Disabled entrepreneur weaves a career
By: China Daily Global

Yang Kaiqi embroiders at her Xiang embroidery store in Changsha, Hunan province. ZOU SHUO/CHINA DAILY

Overcoming years of struggle, Yang Kaiqi, who has half a left arm, embraces embroidery to earn a living
Nov.20, 2023 -- Yang Kaiqi believes that in a way, she's lucky that she grew up with a disability, rather than being a person who developed one later in life.
Born with half a left arm, she has never known what it's like to have two hands.
"I have met people who became disabled due to accidents and have trouble adjusting to their new reality, so luckily for me, I was born with a disability," she said.
The 35-year-old from a small village in Huaihua, Hunan province, has never placed limitations on herself. She now runs a Xiang embroidery store in Changsha, the provincial capital, and is happily married and has a 2-year-old boy.
Xiang embroidery is a national-level intangible cultural heritage that originated in Changsha.
In Chinese, Xiang is a short name for Hunan.
Xiang embroidery is one of the four best-known styles of the craft in China, along with Su embroidery from Suzhou, Jiangsu province; Shu embroidery, which is popular in Sichuan province and Chongqing; and Yue embroidery, which is famous in Guangdong province.
Featuring rich colors and sharp images, the Xiang style has a history of more than 2,000 years.
Yang said she has been interested in the craft since she was a child, when she learned some of the basics from one of her neighbors who is an embroiderer.
Though she has taken various training courses, she has mainly learned the techniques on her own through trial and error, she said.
More importantly, embroidery is a craft she can do despite her disability. "No matter which profession I chose, I needed to deal with the fact that I could only do it with one whole arm," she said.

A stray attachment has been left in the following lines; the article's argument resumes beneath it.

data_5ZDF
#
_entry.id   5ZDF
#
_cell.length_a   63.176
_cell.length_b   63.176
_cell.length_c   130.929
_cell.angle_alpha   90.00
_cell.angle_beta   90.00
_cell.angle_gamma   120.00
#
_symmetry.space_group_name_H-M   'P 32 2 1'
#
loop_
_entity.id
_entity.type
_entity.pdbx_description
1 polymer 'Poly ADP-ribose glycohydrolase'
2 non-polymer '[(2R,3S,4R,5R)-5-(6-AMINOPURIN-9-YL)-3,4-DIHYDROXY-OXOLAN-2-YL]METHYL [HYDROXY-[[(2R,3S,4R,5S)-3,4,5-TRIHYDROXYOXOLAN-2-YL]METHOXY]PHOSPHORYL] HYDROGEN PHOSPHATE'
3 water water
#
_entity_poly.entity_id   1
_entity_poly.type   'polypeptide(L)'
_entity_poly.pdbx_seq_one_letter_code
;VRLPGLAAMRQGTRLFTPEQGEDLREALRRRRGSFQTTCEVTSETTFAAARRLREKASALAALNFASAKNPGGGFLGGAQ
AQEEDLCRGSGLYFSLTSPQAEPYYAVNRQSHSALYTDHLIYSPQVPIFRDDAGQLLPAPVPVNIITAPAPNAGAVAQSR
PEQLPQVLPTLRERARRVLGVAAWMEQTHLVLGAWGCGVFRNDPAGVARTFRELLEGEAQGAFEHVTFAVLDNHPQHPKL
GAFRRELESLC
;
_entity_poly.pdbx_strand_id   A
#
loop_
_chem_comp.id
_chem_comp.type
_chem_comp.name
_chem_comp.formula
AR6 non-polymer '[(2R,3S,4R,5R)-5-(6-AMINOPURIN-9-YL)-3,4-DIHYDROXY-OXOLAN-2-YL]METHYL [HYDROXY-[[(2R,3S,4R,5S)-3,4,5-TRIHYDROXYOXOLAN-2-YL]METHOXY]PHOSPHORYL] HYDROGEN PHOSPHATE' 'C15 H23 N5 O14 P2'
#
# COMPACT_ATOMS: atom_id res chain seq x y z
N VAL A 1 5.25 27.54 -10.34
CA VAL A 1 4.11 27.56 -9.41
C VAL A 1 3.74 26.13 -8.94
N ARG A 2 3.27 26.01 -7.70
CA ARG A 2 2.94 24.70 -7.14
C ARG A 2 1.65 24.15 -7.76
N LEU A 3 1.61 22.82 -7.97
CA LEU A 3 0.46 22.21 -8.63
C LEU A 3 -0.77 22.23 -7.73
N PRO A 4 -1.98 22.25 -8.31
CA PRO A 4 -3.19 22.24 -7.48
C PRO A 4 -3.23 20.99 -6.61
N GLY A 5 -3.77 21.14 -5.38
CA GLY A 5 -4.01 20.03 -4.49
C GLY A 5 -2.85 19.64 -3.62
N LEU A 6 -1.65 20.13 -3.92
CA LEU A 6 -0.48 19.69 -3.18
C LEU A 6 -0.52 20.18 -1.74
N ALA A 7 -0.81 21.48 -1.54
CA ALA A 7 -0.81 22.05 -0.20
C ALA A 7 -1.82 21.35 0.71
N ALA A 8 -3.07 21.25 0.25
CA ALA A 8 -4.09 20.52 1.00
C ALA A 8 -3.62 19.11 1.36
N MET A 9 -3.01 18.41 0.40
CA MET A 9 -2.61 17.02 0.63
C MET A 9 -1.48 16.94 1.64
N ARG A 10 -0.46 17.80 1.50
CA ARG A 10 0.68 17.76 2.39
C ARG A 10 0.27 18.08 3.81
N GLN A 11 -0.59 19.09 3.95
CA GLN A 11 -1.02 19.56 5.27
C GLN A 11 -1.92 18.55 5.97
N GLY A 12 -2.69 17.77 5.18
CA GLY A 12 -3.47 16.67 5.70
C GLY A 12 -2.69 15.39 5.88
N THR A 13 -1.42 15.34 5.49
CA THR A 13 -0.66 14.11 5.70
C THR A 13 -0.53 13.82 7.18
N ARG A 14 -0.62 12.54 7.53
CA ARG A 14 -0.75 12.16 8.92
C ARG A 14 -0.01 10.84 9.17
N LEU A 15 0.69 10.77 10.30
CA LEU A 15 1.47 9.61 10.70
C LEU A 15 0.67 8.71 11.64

"I decided to choose Xiang embroidery because I like it. The only inconvenience is that I cannot stitch as fast as others."
Yang has helped more than 1,000 disabled people learn the embroidery, teaching them for free. Whether they choose to learn it because they like it or want to make extra money, she said she is willing to help.
"For people with disabilities, we are not afraid of difficulties. We only worry about not having a fair chance to try something," she said.
A spate of challenges
When she was born, villagers gossiped about her disability.
Her grandfather said she was an angel with a broken wing, and she was destined to be special and successful.
To support her studies, her little brother abandoned his after finishing middle school and started working.
She enrolled in Hunan International Business Vocational College in 2008 and majored in international business and trade. While studying in college, she took a variety of jobs to help pay her tuition, including giving out flyers in the streets and working as a cashier, tour guide, sales agent and street vendor.
Before she graduated in 2011, she had applied for more than 200 jobs with employers in different cities, but all of them turned her down because of her disability. "After some time, I started telling the human resources department about my disability before I came to the company for an interview, in case it was an issue for them," she said.
Finally, a foreign company in Changsha hired her to work as a receptionist. Her salary was 1,200 yuan ($165) per month, which was the minimum monthly wage in Changsha back then.